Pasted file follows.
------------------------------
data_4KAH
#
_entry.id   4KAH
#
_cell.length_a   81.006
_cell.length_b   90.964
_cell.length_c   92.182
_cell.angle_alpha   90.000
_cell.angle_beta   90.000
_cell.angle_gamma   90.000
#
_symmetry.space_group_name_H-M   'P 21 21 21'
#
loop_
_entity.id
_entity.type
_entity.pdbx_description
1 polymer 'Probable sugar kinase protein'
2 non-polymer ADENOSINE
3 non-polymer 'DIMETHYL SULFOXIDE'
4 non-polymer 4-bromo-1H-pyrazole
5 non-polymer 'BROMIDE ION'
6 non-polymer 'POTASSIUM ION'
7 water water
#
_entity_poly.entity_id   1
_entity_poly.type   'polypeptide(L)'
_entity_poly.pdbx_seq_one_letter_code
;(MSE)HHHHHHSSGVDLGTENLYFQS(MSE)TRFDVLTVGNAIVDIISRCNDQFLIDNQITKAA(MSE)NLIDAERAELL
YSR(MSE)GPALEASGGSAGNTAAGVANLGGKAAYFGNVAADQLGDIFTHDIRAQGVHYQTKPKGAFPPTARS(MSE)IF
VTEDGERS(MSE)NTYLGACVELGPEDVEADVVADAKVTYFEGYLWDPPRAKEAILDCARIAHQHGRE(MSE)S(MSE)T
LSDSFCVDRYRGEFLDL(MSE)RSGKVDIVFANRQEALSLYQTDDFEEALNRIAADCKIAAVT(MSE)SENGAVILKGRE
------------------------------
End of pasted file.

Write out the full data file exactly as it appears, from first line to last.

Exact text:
data_4KAH
#
_entry.id   4KAH
#
_cell.length_a   81.006
_cell.length_b   90.964
_cell.length_c   92.182
_cell.angle_alpha   90.000
_cell.angle_beta   90.000
_cell.angle_gamma   90.000
#
_symmetry.space_group_name_H-M   'P 21 21 21'
#
loop_
_entity.id
_entity.type
_entity.pdbx_description
1 polymer 'Probable sugar kinase protein'
2 non-polymer ADENOSINE
3 non-polymer 'DIMETHYL SULFOXIDE'
4 non-polymer 4-bromo-1H-pyrazole
5 non-polymer 'BROMIDE ION'
6 non-polymer 'POTASSIUM ION'
7 water water
#
_entity_poly.entity_id   1
_entity_poly.type   'polypeptide(L)'
_entity_poly.pdbx_seq_one_letter_code
;(MSE)HHHHHHSSGVDLGTENLYFQS(MSE)TRFDVLTVGNAIVDIISRCNDQFLIDNQITKAA(MSE)NLIDAERAELL
YSR(MSE)GPALEASGGSAGNTAAGVANLGGKAAYFGNVAADQLGDIFTHDIRAQGVHYQTKPKGAFPPTARS(MSE)IF
VTEDGERS(MSE)NTYLGACVELGPEDVEADVVADAKVTYFEGYLWDPPRAKEAILDCARIAHQHGRE(MSE)S(MSE)T
LSDSFCVDRYRGEFLDL(MSE)RSGKVDIVFANRQEALSLYQTDDFEEALNRIAADCKIAAVT(MSE)SENGAVILKGRE